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The Oklahoma GOP has proposed $300 million in funding for classroom supplies and technology, with the money distributed unequally. Rural districts will receive more money than urban and suburban school districts, which will face a limit on spending.

According to Max Bryan of Public Radio Tulsa, the move is in conjunction with Oklahoma legislators promoting school choice. The bill’s supporters insist the funding will support smaller school districts.

However, the bill will simultaneously hurt larger districts like Tulsa Public Schools, which will see a cap on spending. The cap for school funding will be $2 million per district.

In a rural area like Sand Springs, that means districts will receive over $300 per student to spend on education. But in TPS, funding per pupil is capped at $60.

Essentially, the proposal would mean that children of the Historic Greenwood District, whose ancestors were deprived of equal education when a White mob reduced Black Wall Street to rubble, would receive less funding per pupil than children from rural districts in the state.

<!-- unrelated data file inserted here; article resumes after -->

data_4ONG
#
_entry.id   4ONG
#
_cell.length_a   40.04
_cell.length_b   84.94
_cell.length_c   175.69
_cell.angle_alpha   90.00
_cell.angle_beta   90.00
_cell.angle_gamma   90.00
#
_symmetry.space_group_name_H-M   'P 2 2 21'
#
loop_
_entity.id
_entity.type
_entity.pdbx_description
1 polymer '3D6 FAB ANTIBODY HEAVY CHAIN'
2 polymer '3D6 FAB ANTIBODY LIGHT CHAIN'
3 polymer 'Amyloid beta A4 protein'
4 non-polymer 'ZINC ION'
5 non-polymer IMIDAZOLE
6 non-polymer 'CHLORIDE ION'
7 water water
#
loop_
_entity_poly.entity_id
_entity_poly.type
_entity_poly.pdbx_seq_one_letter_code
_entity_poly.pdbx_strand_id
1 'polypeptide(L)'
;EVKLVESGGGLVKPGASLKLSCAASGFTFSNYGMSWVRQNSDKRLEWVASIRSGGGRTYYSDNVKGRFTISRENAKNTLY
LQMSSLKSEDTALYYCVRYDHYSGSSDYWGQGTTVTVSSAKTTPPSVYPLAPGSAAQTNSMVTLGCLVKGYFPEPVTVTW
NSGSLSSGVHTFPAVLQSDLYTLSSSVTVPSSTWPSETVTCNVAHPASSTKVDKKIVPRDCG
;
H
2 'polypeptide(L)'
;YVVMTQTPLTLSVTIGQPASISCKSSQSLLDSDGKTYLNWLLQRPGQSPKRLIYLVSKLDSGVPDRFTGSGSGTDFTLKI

The move is nonsensical to many educators and former educators. State representative John Waldron (D-Tulsa), a former TPS teacher, says the move is “a way to get rural legislators on board” with school vouchers.

Oklahoma GOP caps education funding for urban school districts

Representative Melodye Blancett, whose district covers much of TPS’ education district, noted the bill will hurt students in larger school districts. Representative Blancett asked, “Doesn’t it seem illogical to you that you would put a $2 million cap for the largest school districts?” 

She continued, “Say, for instance, they needed computers. If they have a $2 million cap, they can’t supply their students to the degree that smaller school districts could, because they’re capped at that $2 million. Did you think about a ratio for a cap?”

A ratio for a cap would create more equality among the education districts receiving the funding. A rural school district would receive the same amount per student as an urban school district. 

Meanwhile, Oklahoma legislators are still promoting school choice for parents as their number one priority.

Both Oklahoma Governor Kevin Stitt and Oklahoma State Superintendent Ryan Walters support a school voucher program for families.

Erika Stone is a graduate student in the Master of Social Work program at the University of Oklahoma, and a graduate assistant at Schusterman Library. A Chess Memorial Scholar, she has a B.A. in Psychology...

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